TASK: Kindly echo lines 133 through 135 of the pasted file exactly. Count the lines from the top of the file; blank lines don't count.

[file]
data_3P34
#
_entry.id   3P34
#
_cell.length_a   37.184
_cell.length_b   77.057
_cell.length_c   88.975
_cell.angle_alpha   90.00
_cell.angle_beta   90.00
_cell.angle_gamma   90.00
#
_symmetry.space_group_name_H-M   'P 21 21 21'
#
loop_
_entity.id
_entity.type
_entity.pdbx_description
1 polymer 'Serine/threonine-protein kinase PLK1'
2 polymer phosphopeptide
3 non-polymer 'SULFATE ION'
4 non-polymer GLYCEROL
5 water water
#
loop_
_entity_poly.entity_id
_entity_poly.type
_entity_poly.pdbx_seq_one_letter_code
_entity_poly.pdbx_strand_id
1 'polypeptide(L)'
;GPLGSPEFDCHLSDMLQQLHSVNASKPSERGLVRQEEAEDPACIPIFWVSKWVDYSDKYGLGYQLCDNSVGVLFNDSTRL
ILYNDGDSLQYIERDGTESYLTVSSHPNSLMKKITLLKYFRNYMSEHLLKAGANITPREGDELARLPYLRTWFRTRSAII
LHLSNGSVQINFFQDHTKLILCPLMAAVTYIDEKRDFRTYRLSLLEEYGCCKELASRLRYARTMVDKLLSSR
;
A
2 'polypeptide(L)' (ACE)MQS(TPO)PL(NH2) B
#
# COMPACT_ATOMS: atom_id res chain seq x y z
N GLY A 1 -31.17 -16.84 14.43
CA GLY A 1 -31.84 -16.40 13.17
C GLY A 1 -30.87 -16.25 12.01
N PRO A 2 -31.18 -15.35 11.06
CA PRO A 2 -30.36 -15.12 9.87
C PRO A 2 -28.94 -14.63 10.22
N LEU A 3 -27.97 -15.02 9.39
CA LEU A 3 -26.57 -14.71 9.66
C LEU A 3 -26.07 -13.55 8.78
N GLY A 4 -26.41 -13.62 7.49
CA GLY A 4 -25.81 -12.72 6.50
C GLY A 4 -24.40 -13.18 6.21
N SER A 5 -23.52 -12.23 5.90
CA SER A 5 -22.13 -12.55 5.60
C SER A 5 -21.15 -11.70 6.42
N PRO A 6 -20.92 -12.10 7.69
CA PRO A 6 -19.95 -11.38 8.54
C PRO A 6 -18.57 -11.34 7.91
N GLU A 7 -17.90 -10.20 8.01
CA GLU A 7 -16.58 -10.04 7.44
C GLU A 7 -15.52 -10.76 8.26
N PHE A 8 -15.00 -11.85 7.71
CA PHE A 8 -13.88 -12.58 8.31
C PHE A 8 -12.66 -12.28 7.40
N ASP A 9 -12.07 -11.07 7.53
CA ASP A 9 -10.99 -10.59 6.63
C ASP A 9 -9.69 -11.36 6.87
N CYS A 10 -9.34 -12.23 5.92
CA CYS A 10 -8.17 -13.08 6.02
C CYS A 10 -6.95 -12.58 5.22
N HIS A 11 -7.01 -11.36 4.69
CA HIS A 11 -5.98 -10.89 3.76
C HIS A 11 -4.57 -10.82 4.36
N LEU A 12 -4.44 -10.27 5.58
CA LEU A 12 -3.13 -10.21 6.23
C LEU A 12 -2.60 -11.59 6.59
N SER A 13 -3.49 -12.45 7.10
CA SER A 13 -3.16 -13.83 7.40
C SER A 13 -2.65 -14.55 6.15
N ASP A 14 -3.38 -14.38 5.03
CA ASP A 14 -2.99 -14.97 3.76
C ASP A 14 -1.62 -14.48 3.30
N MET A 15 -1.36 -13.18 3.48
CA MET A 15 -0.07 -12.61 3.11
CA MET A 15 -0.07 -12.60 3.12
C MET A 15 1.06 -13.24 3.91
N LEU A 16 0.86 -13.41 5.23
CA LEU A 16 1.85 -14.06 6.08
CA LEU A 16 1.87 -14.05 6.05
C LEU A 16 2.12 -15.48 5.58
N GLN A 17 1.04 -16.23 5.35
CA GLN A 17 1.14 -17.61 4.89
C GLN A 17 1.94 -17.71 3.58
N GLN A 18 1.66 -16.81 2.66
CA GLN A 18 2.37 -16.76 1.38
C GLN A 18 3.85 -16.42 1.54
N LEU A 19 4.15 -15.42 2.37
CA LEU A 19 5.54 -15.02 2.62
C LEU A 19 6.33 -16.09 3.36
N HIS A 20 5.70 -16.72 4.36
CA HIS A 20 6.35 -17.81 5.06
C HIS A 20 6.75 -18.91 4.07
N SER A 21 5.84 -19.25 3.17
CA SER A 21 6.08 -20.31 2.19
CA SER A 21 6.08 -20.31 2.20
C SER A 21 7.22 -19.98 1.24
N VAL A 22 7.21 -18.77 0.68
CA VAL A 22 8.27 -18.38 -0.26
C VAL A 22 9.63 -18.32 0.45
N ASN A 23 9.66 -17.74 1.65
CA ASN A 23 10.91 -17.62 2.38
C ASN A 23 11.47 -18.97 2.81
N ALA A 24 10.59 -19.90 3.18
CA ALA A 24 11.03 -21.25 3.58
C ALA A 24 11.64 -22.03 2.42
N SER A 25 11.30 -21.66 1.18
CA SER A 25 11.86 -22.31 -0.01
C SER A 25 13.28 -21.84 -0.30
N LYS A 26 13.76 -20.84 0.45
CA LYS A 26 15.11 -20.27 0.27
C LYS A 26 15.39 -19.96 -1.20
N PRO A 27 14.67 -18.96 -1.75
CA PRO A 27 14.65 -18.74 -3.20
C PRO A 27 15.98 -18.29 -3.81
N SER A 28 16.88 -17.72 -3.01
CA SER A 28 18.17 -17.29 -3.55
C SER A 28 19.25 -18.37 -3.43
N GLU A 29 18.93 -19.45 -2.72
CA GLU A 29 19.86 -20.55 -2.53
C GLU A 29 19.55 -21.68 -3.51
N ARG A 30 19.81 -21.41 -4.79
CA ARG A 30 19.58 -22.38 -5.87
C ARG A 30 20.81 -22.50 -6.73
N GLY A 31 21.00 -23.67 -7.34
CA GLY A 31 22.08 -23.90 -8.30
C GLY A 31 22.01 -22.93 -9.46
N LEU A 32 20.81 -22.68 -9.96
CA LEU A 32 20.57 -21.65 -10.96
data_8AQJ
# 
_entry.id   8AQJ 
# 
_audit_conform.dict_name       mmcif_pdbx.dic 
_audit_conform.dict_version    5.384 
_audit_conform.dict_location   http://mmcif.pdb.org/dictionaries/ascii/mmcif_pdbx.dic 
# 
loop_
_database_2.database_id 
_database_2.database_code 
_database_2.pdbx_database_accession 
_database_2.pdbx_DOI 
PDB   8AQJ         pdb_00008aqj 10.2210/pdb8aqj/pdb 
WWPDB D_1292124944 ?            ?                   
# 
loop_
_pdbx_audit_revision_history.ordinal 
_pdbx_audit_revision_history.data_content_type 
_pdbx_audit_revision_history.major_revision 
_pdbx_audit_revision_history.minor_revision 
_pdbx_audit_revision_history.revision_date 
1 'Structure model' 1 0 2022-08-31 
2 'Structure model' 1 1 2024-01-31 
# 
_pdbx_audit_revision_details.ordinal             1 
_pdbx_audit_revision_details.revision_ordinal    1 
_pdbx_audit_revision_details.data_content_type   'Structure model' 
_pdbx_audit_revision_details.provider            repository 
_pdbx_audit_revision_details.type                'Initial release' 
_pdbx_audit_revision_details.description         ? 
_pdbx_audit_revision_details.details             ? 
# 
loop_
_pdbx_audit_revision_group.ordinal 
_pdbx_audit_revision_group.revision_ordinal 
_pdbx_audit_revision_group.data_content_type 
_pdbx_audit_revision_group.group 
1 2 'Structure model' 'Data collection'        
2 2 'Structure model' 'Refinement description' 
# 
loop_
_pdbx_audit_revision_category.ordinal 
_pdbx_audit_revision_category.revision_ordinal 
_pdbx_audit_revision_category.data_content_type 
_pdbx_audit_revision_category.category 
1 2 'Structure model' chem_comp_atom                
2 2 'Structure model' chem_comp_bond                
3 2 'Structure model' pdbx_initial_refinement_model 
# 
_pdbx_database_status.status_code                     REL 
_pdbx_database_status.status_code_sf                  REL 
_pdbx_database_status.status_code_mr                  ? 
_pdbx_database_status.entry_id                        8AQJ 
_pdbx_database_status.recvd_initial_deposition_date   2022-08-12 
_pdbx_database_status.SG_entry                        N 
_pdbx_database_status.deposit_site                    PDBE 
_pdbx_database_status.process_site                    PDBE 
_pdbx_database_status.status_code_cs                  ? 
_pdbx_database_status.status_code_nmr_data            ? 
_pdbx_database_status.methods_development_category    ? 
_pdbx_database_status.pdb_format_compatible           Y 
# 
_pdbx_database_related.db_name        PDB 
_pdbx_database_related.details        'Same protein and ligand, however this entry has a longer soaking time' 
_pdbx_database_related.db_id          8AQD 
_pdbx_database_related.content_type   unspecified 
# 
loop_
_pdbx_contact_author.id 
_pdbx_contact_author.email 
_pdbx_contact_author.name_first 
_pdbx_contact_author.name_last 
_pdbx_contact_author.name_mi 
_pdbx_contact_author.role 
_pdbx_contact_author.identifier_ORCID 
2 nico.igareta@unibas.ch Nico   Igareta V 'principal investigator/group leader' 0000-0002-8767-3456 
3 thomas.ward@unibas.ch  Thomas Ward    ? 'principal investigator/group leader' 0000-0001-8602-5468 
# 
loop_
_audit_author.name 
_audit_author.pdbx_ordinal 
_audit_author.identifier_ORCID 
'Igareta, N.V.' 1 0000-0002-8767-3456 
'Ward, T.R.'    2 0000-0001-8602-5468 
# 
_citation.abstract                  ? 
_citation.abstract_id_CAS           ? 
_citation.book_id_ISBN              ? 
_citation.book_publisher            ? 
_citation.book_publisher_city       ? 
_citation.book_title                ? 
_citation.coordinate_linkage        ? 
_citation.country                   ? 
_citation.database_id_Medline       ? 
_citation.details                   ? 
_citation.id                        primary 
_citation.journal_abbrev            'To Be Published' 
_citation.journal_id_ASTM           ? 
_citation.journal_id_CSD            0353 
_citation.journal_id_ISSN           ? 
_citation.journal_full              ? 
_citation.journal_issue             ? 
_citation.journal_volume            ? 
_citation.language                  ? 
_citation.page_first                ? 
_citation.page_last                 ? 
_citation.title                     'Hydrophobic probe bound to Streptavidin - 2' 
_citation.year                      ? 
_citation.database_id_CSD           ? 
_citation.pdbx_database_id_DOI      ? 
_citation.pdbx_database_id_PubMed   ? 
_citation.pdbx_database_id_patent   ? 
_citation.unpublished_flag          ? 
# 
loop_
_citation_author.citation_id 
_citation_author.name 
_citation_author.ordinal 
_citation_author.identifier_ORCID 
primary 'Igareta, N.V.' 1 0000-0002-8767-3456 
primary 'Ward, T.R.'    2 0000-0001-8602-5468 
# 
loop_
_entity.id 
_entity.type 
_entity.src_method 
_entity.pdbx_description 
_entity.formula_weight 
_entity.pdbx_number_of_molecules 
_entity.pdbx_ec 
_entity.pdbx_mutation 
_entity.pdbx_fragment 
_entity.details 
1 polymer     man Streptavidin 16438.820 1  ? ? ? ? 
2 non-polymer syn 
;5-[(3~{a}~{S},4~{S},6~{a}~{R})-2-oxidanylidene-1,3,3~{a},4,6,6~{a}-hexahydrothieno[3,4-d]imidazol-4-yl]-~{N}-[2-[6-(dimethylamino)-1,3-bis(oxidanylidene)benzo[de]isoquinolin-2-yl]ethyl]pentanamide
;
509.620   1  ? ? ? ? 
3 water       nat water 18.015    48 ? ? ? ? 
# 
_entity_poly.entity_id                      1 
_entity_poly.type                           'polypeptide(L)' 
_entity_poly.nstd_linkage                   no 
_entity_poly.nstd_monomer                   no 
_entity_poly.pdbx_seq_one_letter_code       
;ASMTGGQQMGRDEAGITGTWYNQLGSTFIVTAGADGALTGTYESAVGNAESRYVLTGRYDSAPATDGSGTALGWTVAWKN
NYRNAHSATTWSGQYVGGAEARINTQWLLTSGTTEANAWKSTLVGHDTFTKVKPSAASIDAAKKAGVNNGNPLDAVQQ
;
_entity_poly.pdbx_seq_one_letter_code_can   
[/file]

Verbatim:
C GLY A 31 22.01 -22.93 -9.46
N LEU A 32 20.81 -22.68 -9.96
CA LEU A 32 20.57 -21.65 -10.96